Top WHO officials have declared that the trajectory of the pandemic is at a “critical point” as new cases are “growing exponentially” in spite of strict preventative COVID-19 measures imposed by foreign governments.
Maria Van Kerkhove, the health body’s technical lead for its COVID-19 response, remarked during a panel discussion in Geneva, Switzerland, on Monday that the emergence of new coronavirus cases around the globe has reached a new level of concern for officials.
“We are in a critical point of the pandemic right now, the trajectory of this pandemic is growing,” Kerkhove noted, highlighting that over the last week some 4.4 million new cases were documented. “The trajectory of the pandemic right now is growing exponentially.”
“This is not the situation we want to be in 16 months into a pandemic where we have proven control measures. It is time right now where everyone has to take stock and have a reality check of what we need to be doing,” she added.
Last week, global case counts spiked by about 9%, as the COVID-19 death toll jumped by 5%.
To date, over 137 million COVID-19 cases have been documented around the globe and nearly 3 million deaths have been recorded, according to data collected by Worldometer.
Kerkhove also took the opportunity to shed light on the importance of vaccination campaigns, as well as the ability to successfully provide medical professionals with adequate supplies of vaccines. She stresses that while “vaccines and vaccinations are coming online, they aren’t here yet in every part of the world.”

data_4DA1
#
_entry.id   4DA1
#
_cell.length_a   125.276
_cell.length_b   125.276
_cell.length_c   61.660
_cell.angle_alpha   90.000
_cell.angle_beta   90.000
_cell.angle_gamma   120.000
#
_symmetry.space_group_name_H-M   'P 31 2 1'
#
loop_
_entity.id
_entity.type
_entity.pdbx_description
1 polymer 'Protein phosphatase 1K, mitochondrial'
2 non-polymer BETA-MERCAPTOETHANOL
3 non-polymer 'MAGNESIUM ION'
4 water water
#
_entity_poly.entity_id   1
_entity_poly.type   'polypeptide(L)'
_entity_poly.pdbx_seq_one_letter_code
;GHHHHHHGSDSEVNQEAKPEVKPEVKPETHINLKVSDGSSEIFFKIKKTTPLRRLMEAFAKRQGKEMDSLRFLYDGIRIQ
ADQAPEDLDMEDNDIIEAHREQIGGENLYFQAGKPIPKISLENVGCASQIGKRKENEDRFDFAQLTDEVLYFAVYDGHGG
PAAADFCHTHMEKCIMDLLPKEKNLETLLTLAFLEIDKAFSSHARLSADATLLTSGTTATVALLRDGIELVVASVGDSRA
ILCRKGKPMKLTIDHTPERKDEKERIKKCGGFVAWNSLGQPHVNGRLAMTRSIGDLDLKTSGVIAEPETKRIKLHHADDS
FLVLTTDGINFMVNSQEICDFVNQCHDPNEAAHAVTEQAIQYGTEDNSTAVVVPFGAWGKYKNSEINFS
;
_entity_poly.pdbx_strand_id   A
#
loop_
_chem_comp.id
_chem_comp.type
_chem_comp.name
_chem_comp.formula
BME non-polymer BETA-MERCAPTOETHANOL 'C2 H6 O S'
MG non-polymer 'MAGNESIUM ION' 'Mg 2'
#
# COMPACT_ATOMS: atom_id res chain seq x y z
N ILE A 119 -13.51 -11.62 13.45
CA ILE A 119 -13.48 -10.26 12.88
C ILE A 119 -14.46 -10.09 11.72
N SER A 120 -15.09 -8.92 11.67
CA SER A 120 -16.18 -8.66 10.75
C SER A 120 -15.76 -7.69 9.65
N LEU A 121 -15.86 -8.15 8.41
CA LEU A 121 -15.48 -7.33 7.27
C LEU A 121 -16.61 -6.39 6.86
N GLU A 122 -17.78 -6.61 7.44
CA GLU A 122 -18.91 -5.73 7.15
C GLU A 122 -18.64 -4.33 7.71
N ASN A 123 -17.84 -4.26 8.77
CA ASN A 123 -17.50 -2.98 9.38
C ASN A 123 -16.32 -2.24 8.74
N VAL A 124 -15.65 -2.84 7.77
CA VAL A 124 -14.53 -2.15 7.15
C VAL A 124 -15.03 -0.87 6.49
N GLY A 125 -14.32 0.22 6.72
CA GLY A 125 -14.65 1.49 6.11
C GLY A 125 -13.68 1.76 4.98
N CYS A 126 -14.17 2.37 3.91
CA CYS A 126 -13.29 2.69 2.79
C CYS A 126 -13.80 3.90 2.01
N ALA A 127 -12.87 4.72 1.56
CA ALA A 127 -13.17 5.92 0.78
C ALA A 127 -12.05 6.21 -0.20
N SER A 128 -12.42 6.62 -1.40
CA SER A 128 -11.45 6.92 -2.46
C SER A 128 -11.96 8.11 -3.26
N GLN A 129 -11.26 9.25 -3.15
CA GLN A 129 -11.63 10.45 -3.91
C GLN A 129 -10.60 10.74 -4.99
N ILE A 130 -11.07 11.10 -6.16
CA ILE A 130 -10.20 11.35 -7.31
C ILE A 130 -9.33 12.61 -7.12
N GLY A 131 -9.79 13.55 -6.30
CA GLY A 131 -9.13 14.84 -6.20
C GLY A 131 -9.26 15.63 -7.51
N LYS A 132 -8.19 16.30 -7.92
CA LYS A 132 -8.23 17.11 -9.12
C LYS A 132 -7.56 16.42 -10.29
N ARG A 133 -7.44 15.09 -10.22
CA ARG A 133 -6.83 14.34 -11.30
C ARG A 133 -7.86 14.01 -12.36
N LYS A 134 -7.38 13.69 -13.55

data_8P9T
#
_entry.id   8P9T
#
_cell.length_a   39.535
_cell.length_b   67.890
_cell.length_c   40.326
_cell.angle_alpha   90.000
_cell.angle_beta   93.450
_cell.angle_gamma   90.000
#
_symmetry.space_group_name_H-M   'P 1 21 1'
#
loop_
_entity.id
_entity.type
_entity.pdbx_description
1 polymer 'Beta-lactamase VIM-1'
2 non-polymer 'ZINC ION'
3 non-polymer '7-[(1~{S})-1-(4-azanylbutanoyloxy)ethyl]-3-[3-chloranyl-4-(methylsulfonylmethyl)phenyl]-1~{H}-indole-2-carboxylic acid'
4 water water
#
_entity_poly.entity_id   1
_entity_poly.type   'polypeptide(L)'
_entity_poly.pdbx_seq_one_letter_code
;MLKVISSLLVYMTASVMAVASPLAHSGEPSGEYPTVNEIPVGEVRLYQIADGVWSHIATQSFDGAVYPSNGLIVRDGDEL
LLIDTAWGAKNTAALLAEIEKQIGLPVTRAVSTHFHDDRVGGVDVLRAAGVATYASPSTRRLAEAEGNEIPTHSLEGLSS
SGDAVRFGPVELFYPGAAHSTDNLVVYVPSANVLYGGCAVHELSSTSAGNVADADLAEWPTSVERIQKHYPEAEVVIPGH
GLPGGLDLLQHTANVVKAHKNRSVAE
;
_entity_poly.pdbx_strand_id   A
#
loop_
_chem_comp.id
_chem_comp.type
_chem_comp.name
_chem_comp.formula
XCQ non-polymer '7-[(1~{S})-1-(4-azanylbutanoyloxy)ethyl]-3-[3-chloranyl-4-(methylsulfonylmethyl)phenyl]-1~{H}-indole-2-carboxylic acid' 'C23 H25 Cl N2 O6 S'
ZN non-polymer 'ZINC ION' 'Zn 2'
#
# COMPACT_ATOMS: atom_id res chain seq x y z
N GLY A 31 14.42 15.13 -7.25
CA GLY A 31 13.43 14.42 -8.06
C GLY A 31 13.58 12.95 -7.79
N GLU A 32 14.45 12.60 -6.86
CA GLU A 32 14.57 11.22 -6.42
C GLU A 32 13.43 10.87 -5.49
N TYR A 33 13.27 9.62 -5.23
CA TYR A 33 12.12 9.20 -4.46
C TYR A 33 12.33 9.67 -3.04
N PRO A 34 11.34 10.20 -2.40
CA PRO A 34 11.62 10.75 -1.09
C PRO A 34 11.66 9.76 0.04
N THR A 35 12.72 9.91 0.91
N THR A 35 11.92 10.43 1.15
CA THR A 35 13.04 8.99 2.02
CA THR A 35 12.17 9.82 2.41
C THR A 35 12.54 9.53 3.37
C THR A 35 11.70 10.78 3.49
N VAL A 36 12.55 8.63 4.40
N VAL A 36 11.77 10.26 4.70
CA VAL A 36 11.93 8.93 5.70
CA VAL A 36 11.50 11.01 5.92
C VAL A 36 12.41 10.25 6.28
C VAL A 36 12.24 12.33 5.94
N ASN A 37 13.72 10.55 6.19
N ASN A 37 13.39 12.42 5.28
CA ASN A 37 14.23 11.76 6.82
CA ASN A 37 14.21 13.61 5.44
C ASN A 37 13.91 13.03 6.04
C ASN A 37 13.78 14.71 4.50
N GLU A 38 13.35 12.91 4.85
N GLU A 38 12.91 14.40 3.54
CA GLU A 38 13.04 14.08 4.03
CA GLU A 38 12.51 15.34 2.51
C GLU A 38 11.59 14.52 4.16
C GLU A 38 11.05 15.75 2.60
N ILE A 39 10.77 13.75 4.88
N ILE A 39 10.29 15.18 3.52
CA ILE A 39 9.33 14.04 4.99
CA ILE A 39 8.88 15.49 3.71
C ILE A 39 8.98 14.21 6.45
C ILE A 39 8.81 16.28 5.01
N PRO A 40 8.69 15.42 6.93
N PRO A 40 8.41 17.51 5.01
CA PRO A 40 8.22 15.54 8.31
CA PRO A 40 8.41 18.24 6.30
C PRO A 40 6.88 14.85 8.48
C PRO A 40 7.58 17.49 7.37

Although the US and several European and Asian countries were able to receive their vaccine doses and implement their own rollout campaigns, not every country has managed to begin such protocols. Some of those countries include African nations such as Libya, Tanzania and Madagascar.
Officials have previously highlighted that even after countries begin imposing new vaccination programs, delays emerge as government officials look at how best to begin rolling up their vaccine campaigns.
The latest revelations came weeks after Kerkhove remarked at a March panel discussion that new figures emphasized that the transmission rate is continuing to go “in the wrong direction,” and that the pandemic is “far from over.”
“We’re not talking about a handful of cases here and there. We are still in the acute phase of the pandemic,” the WHO official told the public at the time.
Kerkhove’s statements also came as India recently surpassed Brazil as the second worst-infected country in the world after the US. In fact, India recently came under the microscope after a new double-mutant variant of the COVID-19 strain emerged there. Officials have yet to determine whether the strain is more contagious.